This is an overview course with primary focus on marketing products and services to the ultimate consumer. Emphasis is placed on the basic marketing premise that customer needs must be satisfied in order to achieve company objectives. The student gains insight into the complex and interdependent variables involved in developing successful marketing strategies. The strategic marketing planning process is introduced, along with the specific concepts and principals involved in the four key components of the marketing plan – Product, Price, Distribution, and Promotion Strategies.
Students develop the ability to collect, analyze, and communicate quantitative and non-quantitative information to assist management in making more effective planning and control decisions. Topics include the changing role of management accounting and basic concepts; product costing and cost accumulation; process costing and hybrid product costing systems; activity-based costing and activity-based management; activity analysis, cost behaviour and cost estimation; cost-volume profit analysis; absorption and variable costing; profit planning and activity-based budgets; standard costing and flexible budgeting; cost management tools; and decision making.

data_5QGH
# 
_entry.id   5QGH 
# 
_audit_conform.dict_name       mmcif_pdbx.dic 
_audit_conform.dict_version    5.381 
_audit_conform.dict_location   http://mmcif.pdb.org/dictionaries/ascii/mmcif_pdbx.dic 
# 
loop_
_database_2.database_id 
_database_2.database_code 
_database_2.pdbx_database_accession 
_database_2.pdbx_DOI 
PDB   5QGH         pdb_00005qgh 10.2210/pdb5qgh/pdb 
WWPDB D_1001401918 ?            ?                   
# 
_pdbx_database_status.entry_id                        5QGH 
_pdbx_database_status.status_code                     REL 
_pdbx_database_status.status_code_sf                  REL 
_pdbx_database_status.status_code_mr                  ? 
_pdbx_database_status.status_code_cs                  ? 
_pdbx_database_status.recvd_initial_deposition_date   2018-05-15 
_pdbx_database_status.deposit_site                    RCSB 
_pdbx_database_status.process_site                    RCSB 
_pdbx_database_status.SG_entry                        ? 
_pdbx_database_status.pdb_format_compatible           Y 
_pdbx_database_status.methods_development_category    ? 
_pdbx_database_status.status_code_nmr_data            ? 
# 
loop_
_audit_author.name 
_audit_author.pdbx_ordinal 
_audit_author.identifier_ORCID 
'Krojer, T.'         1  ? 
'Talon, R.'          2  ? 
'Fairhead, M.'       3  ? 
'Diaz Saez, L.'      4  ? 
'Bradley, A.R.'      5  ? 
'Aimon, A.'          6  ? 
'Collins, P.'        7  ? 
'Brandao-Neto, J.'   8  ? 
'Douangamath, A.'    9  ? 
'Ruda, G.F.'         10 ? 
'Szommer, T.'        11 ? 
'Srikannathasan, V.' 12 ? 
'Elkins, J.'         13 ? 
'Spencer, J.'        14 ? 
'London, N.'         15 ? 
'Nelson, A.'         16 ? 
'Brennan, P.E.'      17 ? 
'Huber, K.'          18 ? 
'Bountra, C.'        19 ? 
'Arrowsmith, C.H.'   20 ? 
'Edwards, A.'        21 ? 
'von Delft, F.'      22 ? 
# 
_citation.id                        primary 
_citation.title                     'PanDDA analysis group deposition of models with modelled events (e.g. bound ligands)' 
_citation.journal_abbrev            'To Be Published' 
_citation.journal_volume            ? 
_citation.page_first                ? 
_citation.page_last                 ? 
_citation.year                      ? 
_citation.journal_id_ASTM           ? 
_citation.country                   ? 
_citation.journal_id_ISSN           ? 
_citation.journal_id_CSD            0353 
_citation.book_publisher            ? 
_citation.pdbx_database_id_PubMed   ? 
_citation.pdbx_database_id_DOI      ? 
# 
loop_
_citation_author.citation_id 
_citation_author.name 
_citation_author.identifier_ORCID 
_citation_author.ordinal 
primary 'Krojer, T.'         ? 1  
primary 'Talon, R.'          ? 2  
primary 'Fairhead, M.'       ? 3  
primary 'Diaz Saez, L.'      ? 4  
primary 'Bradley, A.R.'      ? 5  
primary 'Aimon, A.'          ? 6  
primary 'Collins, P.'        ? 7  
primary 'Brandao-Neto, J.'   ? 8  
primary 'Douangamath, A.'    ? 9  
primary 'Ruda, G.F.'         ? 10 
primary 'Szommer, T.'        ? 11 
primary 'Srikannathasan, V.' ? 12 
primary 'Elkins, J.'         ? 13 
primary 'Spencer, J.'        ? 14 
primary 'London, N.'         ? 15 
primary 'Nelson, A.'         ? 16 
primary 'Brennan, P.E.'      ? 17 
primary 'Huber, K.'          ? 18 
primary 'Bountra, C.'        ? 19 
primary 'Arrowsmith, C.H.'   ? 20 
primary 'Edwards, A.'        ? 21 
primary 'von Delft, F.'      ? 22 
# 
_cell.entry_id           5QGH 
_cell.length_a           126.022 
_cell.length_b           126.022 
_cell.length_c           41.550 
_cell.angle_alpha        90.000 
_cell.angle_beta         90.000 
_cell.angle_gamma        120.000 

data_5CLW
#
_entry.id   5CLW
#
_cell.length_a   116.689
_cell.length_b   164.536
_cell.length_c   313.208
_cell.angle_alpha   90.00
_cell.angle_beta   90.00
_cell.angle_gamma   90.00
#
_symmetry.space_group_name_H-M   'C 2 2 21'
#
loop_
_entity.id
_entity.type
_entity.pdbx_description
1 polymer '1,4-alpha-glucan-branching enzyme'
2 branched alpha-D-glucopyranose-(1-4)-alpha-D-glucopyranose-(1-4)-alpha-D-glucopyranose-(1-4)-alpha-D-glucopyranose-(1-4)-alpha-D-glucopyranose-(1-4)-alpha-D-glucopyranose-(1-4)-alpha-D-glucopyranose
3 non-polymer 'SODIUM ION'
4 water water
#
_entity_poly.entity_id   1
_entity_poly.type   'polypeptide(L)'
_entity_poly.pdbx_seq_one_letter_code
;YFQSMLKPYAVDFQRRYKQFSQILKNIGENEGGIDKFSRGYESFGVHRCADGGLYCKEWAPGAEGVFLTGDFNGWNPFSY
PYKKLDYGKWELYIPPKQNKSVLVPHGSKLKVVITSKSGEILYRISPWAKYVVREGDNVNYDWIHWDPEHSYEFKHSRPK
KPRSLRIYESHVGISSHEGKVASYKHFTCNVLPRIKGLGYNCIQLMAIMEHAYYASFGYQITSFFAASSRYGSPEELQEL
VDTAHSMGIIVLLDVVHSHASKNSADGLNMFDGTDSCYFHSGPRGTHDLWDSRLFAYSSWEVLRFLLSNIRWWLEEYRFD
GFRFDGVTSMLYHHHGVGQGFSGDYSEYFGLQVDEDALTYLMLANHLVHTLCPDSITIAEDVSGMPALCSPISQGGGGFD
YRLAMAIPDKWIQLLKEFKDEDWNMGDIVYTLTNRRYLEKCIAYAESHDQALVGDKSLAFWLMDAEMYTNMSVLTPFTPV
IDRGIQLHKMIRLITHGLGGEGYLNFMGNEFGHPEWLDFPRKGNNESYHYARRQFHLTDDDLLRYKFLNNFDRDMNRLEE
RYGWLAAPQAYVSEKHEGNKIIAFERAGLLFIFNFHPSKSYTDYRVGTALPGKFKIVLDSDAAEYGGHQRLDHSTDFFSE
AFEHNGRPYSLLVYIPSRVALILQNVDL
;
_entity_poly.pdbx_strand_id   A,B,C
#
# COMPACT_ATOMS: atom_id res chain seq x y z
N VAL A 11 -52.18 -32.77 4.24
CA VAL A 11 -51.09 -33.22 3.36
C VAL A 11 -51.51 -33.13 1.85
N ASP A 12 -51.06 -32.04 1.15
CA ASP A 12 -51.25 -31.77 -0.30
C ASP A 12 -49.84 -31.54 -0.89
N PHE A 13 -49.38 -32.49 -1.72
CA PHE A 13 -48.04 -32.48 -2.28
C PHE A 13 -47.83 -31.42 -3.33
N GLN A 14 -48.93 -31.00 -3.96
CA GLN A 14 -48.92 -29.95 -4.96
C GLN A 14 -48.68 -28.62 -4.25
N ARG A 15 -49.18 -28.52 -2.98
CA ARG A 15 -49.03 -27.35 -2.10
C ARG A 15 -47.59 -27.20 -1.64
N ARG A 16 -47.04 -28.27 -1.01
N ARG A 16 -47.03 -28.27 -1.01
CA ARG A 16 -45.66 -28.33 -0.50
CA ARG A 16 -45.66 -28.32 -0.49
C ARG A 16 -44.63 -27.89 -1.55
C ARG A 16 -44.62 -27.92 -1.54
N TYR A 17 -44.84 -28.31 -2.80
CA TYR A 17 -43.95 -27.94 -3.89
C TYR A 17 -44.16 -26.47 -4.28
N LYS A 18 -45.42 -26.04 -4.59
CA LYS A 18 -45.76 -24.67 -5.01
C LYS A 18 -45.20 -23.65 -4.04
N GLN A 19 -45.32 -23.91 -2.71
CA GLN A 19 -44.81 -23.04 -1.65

This communication course teaches practical business communication techniques for planning, organizing, selecting, writing, and presenting information in business or industry. It covers routine memos, letters, request and reply letters, and oral presentations.
Students examine the behaviour of individuals and how they interact with each other in different workplace organizations. Topics include an orientation to organizational behaviour; individual behaviour; individual and behavioural processes; team processes; organizational dynamics; and organizational processes.
Students develop a basic understanding of business finance which deals with how organizations effectively manage their operating and fixed assets and fund them with an optimal mix of debt and equity financing. Topics include financial statement analysis; financial forecasting; working capital management and short-term borrowing; valuing financial assets; cost of capital; capital budgeting and risk; capital markets and sources of long-term financing; dividend policy; and foreign exchange.